Wall Street’s loss appears to be California’s gain. At least temporarily.

With stocks taking another nose-dive yesterday, investors gobbled up California bonds at a faster rate than anticipated. With their set interest rate, even California bonds backed by our shaky economy seemed preferable to the stock market rollercoaster.

These instruments are known as revenue anticipation notes. Given all that is going on with the state economy, can the state be sure it will receive the anticipated revenue? Yesterday, the Department of Finance revealed the state’s unemployment rate increased to 7.7% for August and the General Fund fell $923 million below expected revenue forecast in the 2008-2009 budget act. Investors are betting on the odds that governments rarely go belly up and are relying on the fact that government has the power to tax.

With the successful sale of the notes, California may avoid an immediate budget crunch that the governor anticipated when he sent his letter to U.S. Treasury Secretary Henry Paulson inquiring about a $7 billion loan. The original goal of the revenue anticipation notes was $4 billion, but the early success indicates the sale may reach $4.5 to $5 billion.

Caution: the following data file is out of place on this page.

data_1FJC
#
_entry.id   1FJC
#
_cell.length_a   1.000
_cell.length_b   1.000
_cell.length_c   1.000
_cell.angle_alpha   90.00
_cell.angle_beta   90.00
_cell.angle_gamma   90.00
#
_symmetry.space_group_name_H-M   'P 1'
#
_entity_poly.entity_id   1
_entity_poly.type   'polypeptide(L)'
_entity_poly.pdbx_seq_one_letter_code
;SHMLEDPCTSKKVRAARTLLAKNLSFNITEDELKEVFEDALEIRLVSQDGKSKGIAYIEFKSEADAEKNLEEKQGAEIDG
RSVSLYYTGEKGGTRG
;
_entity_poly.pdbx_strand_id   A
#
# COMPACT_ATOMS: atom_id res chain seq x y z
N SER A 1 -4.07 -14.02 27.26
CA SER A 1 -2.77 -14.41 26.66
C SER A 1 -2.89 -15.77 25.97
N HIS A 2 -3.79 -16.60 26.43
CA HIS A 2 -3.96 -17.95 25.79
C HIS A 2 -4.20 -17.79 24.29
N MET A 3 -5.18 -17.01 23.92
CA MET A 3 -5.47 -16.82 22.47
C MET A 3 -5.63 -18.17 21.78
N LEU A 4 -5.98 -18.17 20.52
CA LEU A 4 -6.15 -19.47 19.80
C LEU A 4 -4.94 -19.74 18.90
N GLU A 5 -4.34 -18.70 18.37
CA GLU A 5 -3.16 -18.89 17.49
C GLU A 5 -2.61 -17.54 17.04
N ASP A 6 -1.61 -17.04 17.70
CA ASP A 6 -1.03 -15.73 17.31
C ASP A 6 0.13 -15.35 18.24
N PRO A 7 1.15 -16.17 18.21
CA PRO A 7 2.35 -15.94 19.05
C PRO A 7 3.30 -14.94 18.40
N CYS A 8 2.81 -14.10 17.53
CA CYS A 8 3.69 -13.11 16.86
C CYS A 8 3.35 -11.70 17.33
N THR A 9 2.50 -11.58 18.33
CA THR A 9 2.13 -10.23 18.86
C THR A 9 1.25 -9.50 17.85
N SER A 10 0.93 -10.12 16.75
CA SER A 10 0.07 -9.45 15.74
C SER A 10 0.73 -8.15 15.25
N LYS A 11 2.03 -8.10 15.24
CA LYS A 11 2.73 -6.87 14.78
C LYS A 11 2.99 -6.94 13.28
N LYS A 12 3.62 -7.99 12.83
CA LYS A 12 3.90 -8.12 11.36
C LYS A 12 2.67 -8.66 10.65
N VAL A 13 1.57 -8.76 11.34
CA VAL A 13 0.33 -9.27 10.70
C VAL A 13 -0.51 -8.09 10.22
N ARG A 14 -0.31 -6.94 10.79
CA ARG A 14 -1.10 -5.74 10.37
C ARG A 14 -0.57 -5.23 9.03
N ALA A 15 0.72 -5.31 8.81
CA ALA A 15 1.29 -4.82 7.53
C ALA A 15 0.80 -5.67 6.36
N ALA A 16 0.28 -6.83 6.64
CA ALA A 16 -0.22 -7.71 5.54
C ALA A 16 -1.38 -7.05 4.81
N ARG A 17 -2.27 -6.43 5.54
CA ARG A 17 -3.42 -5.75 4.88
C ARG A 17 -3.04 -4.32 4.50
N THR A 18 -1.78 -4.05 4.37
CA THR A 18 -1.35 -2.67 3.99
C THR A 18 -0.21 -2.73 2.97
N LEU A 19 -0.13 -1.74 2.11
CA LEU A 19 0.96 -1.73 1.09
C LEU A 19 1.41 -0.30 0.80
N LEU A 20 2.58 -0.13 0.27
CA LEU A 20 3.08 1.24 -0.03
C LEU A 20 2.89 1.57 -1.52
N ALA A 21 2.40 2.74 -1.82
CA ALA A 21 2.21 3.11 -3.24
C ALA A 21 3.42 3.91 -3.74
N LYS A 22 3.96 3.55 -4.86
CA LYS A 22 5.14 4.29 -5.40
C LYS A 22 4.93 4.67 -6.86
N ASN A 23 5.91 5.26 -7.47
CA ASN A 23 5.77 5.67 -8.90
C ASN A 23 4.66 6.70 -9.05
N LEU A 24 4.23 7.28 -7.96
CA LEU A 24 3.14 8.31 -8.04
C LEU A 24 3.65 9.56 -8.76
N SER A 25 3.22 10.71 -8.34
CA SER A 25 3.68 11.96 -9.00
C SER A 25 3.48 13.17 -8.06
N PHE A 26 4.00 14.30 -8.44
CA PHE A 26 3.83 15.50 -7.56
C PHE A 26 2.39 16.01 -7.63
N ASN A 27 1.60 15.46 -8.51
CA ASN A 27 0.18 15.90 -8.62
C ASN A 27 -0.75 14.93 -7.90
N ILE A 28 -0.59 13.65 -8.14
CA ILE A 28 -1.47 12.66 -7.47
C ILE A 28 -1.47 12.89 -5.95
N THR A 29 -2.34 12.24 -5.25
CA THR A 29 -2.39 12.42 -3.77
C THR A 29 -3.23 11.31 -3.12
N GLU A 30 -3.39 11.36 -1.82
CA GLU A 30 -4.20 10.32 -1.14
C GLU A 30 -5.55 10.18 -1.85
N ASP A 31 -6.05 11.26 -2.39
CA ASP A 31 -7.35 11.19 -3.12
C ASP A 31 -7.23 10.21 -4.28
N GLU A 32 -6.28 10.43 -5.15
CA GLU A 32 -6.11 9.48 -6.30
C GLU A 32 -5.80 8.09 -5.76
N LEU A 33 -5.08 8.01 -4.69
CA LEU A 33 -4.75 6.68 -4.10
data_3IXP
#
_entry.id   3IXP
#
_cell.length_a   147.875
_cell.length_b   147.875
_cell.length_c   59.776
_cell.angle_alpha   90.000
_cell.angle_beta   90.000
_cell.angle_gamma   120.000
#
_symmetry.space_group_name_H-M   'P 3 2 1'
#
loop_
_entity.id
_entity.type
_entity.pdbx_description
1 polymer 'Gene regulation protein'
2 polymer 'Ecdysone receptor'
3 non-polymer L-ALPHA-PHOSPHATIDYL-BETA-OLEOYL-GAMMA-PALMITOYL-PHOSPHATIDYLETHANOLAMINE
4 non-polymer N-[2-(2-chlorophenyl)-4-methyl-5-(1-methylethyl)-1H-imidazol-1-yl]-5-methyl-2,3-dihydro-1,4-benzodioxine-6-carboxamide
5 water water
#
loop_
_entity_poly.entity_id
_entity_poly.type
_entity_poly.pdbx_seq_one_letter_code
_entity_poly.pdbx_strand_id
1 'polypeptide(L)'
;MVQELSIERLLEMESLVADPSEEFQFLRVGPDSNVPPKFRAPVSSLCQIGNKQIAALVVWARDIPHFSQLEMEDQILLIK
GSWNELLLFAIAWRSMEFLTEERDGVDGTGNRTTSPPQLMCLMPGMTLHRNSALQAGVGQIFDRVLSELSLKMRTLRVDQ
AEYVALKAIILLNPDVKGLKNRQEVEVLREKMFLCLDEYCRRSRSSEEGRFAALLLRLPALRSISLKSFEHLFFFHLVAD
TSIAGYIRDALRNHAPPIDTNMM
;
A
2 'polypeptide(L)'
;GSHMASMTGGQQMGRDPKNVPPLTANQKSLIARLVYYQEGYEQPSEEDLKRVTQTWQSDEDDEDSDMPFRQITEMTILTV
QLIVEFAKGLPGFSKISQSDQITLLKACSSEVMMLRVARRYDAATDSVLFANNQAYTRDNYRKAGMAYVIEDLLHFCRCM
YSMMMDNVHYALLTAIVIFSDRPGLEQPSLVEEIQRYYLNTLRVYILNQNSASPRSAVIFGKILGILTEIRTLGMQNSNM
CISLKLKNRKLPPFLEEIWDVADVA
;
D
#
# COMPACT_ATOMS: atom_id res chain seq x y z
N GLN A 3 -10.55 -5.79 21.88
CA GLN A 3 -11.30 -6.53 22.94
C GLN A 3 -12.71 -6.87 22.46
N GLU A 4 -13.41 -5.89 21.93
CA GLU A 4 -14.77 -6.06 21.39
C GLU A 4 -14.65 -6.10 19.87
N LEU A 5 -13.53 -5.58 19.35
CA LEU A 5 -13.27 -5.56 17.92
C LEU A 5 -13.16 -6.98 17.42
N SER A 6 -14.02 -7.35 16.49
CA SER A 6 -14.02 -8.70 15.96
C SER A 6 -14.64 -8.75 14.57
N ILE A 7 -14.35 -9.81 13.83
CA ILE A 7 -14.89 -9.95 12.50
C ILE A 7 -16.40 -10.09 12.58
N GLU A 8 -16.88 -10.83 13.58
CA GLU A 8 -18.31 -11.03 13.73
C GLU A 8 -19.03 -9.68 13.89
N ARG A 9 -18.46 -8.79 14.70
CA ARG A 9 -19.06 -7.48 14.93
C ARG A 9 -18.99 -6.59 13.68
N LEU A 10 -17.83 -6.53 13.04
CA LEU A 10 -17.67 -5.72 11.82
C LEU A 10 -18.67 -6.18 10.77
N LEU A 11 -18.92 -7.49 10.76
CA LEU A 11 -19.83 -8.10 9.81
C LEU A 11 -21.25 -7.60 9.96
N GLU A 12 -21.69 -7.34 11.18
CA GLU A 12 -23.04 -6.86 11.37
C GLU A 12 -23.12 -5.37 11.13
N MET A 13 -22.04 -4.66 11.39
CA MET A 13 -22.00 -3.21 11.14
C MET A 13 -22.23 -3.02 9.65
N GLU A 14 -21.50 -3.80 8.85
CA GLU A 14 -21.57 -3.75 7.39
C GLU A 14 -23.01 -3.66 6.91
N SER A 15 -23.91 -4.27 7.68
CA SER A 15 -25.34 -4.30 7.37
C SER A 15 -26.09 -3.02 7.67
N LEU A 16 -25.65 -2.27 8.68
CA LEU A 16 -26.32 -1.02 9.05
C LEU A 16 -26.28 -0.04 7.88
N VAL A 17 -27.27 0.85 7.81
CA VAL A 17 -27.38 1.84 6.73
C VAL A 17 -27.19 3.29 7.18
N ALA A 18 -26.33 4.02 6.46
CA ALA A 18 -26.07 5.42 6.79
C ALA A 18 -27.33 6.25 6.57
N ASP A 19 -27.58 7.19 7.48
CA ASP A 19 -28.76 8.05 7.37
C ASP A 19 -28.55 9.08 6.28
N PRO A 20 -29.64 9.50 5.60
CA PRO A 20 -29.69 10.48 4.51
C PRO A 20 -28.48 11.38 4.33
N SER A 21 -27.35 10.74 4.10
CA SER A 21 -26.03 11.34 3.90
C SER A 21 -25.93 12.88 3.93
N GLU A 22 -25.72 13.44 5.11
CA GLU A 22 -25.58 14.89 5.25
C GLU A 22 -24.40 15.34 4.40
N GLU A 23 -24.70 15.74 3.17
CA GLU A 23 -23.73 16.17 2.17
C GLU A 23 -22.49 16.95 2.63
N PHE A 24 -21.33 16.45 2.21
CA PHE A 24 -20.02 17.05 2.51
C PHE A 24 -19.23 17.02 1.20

Governor Arnold Schwarzenegger is pleased with the results enough that he is ignoring state Treasurer Bill Lockyer’s harsh comments about the governor over a couple of vetoes, and instead showering the Treasurer with praise for selling the notes.

But what does all this mean? California is still in a financial mess. Tax revenue continues to fall. New obligations must be meet when these revenue anticipation notes come due. And, there are even more bonds on the November ballot that, if passed, could add to the state’s overall debt burden.

The bond sales short-term success for the state treasury should not remove focus from the governor and legislative leaders to call a special session of the legislature to get a handle on the state’s finances. Not wanting to spook buyers of the notes, on a call the governor had with legislative leadership yesterday they decided not to call the session yet.

All the notes will be sold by week’s end. The state’s economic situation will not be better by then. It is time to put an action plan in place.